Holidays & Travel

Why there’s never been a better time to see the world’s seven seas

Ahead of World Ocean Day on June 8, Sarah Marshall recommends the best aquatic holiday for every ocean on our planet.

Around 71% of the Earth’s surface is covered in water
Around 71% of the Earth’s surface is covered in water (Alamy Stock Photo)

Seen from space, the planet Earth looks strikingly blue. Around 71% of its surface is covered in water, making ocean habitats some of the most important and captivating environments to explore.

Although connected as one great body of water, the marine world can be divided into ‘seven seas’ – a term coined by traders and ancient mariners but now used to map our main oceans.

Ahead of World Oceans Day on June 8, here are a few of the best ways to discover the different corners of our big blue home.

North Atlantic

UK

The Ring of Brodgar, Orkney
The Ring of Brodgar, Orkney (Alamy Stock Photo)

It’s all too easy to dismiss the beauty of our own coastlines. More than 1200 species of animals and plants thrive along British shores, including dolphins and jellyfish. Further north, in Scotland, sandy beaches and sparkling blue waters could compete with some of the finest stretches in the Indian Ocean – on a sunny day.

Explore what’s on offer with a cruise along Britain’s east coast, heading into Scotland, the Orkneys and Shetland Islands. Continue to the Faroe Islands and Iceland, where thousands of puffins descend in summer months.

How: A 12-day Island Hopping in the North Atlantic cruise starts from £3,690pp. Departs June 27 from Dover. Return flights from Reykjavik extra. Visit Hurtigruten.

South Atlantic

Peninsula Valdes, Argentina

An orbital view of Peninsula Valdes
An orbital view of Peninsula Valdes (Alamy Stock Photo)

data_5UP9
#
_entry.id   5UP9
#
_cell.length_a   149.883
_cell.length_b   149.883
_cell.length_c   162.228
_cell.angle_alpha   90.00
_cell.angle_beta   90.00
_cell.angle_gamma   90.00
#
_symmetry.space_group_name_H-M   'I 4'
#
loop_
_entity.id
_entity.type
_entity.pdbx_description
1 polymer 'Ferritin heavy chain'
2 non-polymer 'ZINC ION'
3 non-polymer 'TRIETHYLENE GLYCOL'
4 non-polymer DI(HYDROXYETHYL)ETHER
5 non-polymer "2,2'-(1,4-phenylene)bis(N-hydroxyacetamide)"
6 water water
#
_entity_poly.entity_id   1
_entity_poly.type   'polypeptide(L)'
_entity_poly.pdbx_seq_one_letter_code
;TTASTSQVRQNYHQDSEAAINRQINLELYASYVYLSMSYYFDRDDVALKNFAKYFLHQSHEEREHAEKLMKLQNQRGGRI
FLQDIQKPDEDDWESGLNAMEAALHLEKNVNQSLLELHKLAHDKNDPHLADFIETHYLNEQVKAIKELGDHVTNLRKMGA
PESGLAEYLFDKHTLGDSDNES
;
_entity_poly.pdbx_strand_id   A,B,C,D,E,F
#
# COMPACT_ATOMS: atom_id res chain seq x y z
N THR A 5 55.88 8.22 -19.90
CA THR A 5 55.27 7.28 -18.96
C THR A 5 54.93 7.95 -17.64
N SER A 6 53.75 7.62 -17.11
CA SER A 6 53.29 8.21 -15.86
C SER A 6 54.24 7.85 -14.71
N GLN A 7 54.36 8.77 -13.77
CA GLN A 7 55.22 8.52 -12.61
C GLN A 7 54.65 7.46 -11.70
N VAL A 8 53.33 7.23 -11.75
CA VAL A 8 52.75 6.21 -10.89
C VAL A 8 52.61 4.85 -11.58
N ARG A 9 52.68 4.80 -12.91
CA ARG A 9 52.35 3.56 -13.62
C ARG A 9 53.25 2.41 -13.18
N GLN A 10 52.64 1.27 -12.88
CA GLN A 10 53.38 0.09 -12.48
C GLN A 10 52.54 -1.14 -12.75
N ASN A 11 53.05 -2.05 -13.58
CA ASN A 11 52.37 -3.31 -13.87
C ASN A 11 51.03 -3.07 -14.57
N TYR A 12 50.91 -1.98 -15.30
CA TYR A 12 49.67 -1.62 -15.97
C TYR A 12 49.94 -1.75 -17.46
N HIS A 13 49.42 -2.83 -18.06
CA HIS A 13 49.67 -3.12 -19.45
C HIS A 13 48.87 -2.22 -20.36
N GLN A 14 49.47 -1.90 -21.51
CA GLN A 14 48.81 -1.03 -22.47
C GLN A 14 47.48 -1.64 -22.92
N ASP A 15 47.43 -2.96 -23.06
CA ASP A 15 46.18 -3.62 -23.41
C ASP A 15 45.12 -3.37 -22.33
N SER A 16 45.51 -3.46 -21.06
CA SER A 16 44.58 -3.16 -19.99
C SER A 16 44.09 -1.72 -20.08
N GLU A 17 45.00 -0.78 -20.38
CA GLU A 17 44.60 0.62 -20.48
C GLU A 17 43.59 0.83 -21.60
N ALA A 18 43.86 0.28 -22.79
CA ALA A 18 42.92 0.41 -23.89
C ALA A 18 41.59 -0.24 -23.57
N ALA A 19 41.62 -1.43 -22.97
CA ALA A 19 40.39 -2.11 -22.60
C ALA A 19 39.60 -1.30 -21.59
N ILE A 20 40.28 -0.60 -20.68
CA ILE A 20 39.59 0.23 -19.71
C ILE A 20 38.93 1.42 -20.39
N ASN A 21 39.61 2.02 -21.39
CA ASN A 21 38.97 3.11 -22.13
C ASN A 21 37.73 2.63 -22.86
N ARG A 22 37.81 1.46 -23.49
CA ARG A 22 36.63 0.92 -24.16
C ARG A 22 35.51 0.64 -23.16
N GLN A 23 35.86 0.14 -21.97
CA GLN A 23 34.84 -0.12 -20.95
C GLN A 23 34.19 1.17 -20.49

There’s no need to travel all the way to Antarctica to see penguins. Thousands of Magellanics move between Brazil and breeding sites along the coastline of Argentine Patagonia. One of the best places to see them is Peninsula Valdes, also a hot spot for breeding southern right whales. Travel between September and December for a chance to see both species.

But the area is probably best known for a pod of orcas with an unusual hunting technique. The clever killer whales have learned to hunt seal pups in shallow waters by beaching themselves on pebble beaches, a unique practice best observed in March and April.

How: A five-day trip costs from £1,623pp, including B&B accommodation, transfers and activities. Flights extra. Visit Swoop Patagonia.

North Pacific

San Juan Islands, USA

Friday Harbor in the San Juan Islands
Friday Harbor in the San Juan Islands (Alamy Stock Photo)

Some of the best whale-watching in the world can be done in the calm waters of the Pacific Northwest.  Located between Washington state and Canada’s Vancouver Island, the San Juan Islands are frequently circled by orcas, humpbacks, minkes and gray whales. View them from a whale-watching vessel, a kayak or even from the shore.

Inland, there are several hiking and biking trails through the forest or along the coastline. Dine on produce from local farms and drink from artisanal breweries, wineries and distilleries. Ferries and flights connect the islands to the mainland.

How: Rooms at Tucker House on San Juan Island cost from £77pp. Visit Discover North America for holiday packages.

South Pacific

French Polynesia

Dancers in traditional costume for a performance in the Marquesas Islands
Dancers in traditional costume for a performance in the Marquesas Islands (Alamy Stock Photo)